by Susan Rosenthal
On September 13, Kimveer Gill went on a shooting rampage at Montreal’s Dawson College killing one student and seriously injuring a dozen more. Gill, a 25 year-old who lived with his parents, was “unknown to police.”
Why did he do it? Media reports examined the influence of violent video games, web sites and Goth culture. No one looked at the violent example set by the people in power.
In response to the 1999 shooting at Columbine High School, President Bill Clinton pleaded, “We must teach our children to resolve their differences with words, not weapons.” At the very moment that Clinton was preaching non-violence on national television, the U.S. military was bombing cities in Yugoslavia.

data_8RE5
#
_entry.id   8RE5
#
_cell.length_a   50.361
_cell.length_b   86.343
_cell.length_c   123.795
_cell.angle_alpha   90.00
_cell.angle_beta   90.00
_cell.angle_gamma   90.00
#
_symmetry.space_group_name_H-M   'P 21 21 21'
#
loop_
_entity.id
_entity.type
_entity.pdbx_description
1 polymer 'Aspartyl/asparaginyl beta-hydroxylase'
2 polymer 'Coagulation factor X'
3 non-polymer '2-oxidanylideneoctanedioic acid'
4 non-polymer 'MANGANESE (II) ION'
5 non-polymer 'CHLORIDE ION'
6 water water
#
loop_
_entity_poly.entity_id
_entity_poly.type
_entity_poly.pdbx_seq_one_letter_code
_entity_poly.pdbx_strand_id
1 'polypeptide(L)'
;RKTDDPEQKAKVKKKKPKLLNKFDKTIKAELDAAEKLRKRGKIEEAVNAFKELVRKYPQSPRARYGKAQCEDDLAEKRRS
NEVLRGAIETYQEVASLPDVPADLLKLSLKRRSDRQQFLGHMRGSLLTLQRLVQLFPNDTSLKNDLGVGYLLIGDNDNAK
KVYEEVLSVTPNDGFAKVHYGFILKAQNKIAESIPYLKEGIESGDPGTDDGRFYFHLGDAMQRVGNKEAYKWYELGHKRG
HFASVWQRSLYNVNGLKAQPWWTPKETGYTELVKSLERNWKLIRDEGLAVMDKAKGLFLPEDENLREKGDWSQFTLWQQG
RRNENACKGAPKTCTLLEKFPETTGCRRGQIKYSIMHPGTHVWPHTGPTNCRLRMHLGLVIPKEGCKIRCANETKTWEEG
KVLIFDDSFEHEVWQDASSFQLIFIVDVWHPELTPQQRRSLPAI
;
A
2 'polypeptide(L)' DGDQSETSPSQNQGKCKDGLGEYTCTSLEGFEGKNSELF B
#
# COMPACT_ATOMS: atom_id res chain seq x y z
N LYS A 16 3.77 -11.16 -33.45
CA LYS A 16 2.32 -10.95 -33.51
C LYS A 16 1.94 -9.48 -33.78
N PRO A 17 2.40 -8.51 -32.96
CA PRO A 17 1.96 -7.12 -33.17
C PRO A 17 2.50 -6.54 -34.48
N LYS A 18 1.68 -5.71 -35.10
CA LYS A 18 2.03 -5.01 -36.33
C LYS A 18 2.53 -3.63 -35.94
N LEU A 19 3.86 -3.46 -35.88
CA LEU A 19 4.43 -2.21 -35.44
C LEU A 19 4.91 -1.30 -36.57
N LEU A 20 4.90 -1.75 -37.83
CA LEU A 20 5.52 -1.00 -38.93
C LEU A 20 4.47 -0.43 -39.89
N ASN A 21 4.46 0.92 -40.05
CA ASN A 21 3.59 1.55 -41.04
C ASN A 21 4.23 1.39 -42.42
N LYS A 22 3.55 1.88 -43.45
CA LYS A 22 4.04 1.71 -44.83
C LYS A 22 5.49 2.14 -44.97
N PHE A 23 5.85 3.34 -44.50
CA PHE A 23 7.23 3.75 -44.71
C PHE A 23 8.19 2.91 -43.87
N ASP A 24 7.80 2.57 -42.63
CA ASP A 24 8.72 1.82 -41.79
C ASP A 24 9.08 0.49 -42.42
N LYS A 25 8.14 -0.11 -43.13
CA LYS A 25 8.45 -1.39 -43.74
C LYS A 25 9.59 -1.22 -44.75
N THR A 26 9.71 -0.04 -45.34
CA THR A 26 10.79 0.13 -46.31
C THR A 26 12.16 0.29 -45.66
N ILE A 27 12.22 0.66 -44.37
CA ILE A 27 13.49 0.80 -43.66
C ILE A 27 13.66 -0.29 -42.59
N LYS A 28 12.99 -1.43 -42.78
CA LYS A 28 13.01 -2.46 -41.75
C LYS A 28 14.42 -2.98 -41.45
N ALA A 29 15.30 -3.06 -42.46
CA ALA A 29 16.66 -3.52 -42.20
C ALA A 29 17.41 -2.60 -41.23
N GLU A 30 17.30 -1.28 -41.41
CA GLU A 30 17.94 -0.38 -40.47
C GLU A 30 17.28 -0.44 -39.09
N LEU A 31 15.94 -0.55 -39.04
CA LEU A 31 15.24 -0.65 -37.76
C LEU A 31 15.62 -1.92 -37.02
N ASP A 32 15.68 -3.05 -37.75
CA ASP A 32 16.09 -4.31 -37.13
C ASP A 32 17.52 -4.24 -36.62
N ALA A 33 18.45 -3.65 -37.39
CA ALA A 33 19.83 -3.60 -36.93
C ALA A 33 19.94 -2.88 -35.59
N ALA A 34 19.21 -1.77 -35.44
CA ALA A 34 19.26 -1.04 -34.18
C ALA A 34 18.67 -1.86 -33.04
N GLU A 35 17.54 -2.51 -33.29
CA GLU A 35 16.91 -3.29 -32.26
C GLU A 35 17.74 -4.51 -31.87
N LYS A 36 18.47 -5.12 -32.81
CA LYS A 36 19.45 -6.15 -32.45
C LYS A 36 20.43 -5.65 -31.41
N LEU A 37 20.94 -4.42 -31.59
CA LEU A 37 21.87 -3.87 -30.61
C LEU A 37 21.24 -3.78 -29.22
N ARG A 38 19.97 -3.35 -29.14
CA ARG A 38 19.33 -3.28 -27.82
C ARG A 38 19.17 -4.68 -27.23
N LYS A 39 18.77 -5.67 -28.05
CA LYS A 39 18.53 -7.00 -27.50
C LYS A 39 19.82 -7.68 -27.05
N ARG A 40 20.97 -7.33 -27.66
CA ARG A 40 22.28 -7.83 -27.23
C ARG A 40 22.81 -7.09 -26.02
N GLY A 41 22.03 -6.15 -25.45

In a world where might makes right, where the people in power kill to get what they want, individual violence should be no surprise.
Gill expressed profound discouragement in his online journal: “Work sucks … School sucks … Life sucks … What else can I say?” Such alienated feelings are common.
As young people become aware of the world, they experience emotional shock. There is no connection between the world they want and the injustice they experience.
When adults seem to accept this world, youngsters feel confused and betrayed. Some become depressed; others become aggressive. Too many kill themselves. On rare occasions, one becomes homicidal.
When Gill discovered that the world “sucks,” he turned his rage against himself and others. We can’t abandon our youth to such despair.
People of all ages need the support of a mass movement that will channel their anger and their energy into building a different world, one that values and supports them. Our future and theirs depends on it.